While inflation expectations are causing some in the investor community to act, the rest are betting on strong economic recovery. Massive amounts of money have flowed into emerging markets, making it look like a runaway train. Many bystanders can't take it any longer and are jumping in. Markets, after trending up for three months, are gapping up. Unfortunately for the last-minute bulls, current market movements suggest peaking. If you buy now, you have a 90 percent chance of losing money when you try to get out.

Contrary to all the market noise, there are no signs of a significant economic recovery. So-called green shoots in the global economy are mostly due to inventory cycles. Stimuli might juice up growth a bit in the second half 2009. Nothing, however, suggests a lasting recovery. Markets are trading on imagination.

The return of funds flowing into property is even more ridiculous.  A property burst usually lasts for more than three years. The current burst is larger than usual. The property market is likely to remain in bear territory for much longer. The bulls are talking about inflation as the bullish factor for property. Unfortunately, property prices have risen already and need to come down even as CPI rises. Then the two can reach parity.

While rational expectation is returning to part of the investment community, most investors are still trapped by institutional weakness, which makes them behave irrationally. The Greenspan era has nurtured a vast financial sector. All the people in this business need something to do. Since they invest other people's money, they are biased toward bullish sentiment. Otherwise, if they say it's all bad, their investors will take back the money, and they will lose their jobs. Governments know that, and create noise to give them excuses to be bullish.

This institutional weakness has been a catastrophe for people who trust investment professionals. In the past two decades, equity investors have done worse than those who held U.S. market bonds, and who lost big in Japan and emerging markets in general. It is astonishing that a value-destroying industry has lasted so long. The greater irony is that salaries in this industry have been two to three times above what's paid in other sector. The key to its survival is volatility. As markets collapse and surge, possibilities for getting rich quickly are created. Unfortunately, most people don't get out when markets are high, as they are now. They only take a ride.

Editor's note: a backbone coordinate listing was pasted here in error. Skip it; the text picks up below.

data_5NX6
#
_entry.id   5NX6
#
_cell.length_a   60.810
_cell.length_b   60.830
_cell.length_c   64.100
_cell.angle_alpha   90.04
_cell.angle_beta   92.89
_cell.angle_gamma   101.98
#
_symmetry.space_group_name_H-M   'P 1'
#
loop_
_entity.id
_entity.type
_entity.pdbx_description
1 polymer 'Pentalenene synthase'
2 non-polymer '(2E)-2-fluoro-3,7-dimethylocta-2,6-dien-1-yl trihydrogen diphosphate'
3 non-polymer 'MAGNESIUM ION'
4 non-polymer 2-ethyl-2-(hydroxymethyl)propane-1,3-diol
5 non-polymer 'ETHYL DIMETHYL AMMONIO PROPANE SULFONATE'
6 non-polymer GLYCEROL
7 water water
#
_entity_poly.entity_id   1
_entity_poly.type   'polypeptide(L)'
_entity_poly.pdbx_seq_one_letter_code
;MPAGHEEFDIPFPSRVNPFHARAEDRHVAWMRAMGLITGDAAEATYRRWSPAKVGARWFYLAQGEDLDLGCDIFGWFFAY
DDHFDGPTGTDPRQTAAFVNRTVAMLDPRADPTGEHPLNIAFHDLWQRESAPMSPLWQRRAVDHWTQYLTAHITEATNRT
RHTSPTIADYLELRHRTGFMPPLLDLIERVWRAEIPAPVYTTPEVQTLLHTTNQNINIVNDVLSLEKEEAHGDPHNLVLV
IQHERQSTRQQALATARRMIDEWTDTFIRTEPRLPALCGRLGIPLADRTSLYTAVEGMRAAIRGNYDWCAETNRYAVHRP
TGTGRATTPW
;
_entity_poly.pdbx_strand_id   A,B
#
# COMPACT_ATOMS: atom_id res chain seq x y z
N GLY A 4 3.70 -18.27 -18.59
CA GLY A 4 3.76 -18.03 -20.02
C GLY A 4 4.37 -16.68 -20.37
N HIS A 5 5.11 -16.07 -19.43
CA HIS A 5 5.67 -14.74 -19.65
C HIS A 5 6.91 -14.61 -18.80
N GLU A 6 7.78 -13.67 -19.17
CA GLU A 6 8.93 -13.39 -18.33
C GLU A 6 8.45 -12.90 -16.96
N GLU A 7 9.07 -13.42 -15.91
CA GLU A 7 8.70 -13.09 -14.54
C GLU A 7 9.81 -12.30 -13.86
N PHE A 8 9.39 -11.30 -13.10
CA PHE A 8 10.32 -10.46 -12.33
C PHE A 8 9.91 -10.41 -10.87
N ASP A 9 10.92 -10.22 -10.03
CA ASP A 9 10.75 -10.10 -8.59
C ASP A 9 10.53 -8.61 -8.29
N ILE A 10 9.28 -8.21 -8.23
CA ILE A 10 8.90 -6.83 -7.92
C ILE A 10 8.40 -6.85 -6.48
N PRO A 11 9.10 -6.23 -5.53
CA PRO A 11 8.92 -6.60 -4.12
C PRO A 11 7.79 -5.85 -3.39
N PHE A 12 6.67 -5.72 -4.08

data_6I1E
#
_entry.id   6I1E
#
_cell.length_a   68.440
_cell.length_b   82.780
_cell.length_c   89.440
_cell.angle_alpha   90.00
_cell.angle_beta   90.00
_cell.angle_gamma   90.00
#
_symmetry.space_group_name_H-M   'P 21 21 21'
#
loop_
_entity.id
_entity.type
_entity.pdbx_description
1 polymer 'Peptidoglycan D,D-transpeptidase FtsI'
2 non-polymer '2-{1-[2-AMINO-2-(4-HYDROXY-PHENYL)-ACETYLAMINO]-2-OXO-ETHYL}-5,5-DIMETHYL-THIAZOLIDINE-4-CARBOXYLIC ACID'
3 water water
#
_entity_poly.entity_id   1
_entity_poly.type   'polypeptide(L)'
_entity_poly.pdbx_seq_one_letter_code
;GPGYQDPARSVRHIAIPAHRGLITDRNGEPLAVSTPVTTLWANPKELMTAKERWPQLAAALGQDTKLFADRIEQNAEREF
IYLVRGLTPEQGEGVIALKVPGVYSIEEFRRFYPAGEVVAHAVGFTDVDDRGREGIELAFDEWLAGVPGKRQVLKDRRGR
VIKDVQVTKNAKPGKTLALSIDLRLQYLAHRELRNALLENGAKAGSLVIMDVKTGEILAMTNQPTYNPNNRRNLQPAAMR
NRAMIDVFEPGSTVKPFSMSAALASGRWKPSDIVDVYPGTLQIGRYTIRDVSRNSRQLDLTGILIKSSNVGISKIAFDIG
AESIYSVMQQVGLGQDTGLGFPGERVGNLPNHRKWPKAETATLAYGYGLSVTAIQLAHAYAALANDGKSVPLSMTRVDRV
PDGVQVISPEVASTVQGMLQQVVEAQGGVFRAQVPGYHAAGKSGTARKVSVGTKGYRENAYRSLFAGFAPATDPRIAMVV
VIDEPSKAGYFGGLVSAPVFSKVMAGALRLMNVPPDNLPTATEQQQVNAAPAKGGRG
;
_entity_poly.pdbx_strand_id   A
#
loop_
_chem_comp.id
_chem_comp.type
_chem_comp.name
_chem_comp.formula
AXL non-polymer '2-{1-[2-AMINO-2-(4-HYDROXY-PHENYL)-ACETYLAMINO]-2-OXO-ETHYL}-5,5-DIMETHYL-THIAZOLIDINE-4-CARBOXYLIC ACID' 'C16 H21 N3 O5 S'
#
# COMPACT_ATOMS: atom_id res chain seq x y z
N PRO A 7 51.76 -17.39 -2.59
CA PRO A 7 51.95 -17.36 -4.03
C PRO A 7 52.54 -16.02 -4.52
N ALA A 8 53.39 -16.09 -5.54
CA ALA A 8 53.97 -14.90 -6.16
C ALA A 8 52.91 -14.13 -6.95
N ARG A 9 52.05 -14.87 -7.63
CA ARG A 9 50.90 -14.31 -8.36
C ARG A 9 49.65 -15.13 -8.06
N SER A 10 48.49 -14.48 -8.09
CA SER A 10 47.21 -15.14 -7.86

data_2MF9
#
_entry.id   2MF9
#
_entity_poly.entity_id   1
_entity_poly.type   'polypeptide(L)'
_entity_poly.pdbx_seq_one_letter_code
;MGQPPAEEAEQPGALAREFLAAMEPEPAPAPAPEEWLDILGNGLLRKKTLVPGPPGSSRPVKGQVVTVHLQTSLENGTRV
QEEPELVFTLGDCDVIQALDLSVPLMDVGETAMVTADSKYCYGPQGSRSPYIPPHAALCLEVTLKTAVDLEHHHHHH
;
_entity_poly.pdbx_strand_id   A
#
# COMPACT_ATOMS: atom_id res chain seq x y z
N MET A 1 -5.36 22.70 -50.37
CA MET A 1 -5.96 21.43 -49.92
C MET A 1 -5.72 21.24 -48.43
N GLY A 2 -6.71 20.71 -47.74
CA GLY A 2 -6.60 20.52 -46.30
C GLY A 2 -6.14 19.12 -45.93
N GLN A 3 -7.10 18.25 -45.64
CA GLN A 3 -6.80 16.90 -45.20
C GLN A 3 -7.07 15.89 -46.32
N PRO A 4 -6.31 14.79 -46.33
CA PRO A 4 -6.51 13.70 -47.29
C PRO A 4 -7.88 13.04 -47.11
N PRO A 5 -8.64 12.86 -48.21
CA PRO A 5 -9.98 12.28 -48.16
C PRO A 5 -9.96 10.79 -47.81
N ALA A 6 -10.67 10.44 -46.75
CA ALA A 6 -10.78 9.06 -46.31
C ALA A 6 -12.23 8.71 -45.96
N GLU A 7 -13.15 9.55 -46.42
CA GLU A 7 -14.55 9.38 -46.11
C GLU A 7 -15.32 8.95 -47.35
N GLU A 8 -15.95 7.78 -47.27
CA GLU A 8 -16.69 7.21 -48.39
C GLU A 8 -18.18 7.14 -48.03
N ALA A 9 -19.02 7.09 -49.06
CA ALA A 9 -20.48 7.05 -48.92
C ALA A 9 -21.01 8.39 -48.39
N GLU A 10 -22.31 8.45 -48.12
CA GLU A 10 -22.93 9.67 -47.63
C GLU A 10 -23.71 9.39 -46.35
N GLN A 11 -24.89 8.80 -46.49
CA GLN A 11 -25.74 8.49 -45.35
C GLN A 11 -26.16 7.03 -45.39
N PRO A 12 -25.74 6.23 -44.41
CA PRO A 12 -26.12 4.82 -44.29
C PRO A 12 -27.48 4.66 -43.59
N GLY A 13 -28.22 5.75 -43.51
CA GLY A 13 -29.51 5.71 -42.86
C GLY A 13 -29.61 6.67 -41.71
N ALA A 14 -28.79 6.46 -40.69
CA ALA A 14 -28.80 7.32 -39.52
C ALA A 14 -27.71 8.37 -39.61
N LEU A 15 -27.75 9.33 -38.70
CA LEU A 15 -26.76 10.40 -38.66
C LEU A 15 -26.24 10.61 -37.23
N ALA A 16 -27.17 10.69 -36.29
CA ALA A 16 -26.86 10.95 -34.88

Indeed, most people who invest in the stock market get poorer. Look at Japan, Korea and Taiwan: Even though their per capita incomes have risen enormously over the past three decades, investors in these stock markets lost money. Economic growth is a necessary but not sufficient condition for investors to make money in the stock market. Most countries, unfortunately, don't possess the conditions for stock markets to reflect economic growth. The key is good corporate governance. It requires rule of law and good morality. Neither is apparent in most markets.

It's a widely accepted notion that long term stock investors make money. Actually, this is not true. Most companies don't last for more than 20 years. How can long term investment make money for you? The bankruptcy of General Motors should remind people that this notion is ridiculous. General Motors was a symbol of the U.S. economy, a century-old company that succumbed to bankruptcy. In the long run, all companies go bankrupt.

Property on the surface is better than the stock market. It is something physical that investors can touch. However, it doesn't hold much value in the long run either. Look at Japan: Its property prices are lower than they were three decades ago. U.S. property prices will likely bottom below levels of 20 years ago, after adjusting for inflation.

China's property market holds even less value in the long run. Chinese properties are sitting on land leased for 70 years for residential properties and 50 years for commercial properties. Their residual values are zero at the end. The hope for perpetual appreciation is a joke. If you accept zero value at the end of 70 years, the property value should only be the use value during those 70 years. The use value is fully reflected in rental yield. The current rental yield is half the mortgage interest rate. How could properties not be overvalued? The bulls want buyers to ignore rental yield and focus on appreciation. But appreciation in the long run isn't possible. Depreciation is, as the end value is zero.

The world is setting up for a big crash, again. Since the last bubble burst, governments around the world have not been focusing on reforms. They are trying to pump a new bubble to solve existing problems. Before inflation appears, this strategy works. As inflation expectation rises, its effectiveness is threatened. When inflation appears in 2010, another crash will come.
If you are a speculator and confident you can get out before it crashes, this is your market. If you think this market is for real, you are making a mistake and should get out as soon as possible. If you lost money during your last three market entries, stay away from this one – as far as you can.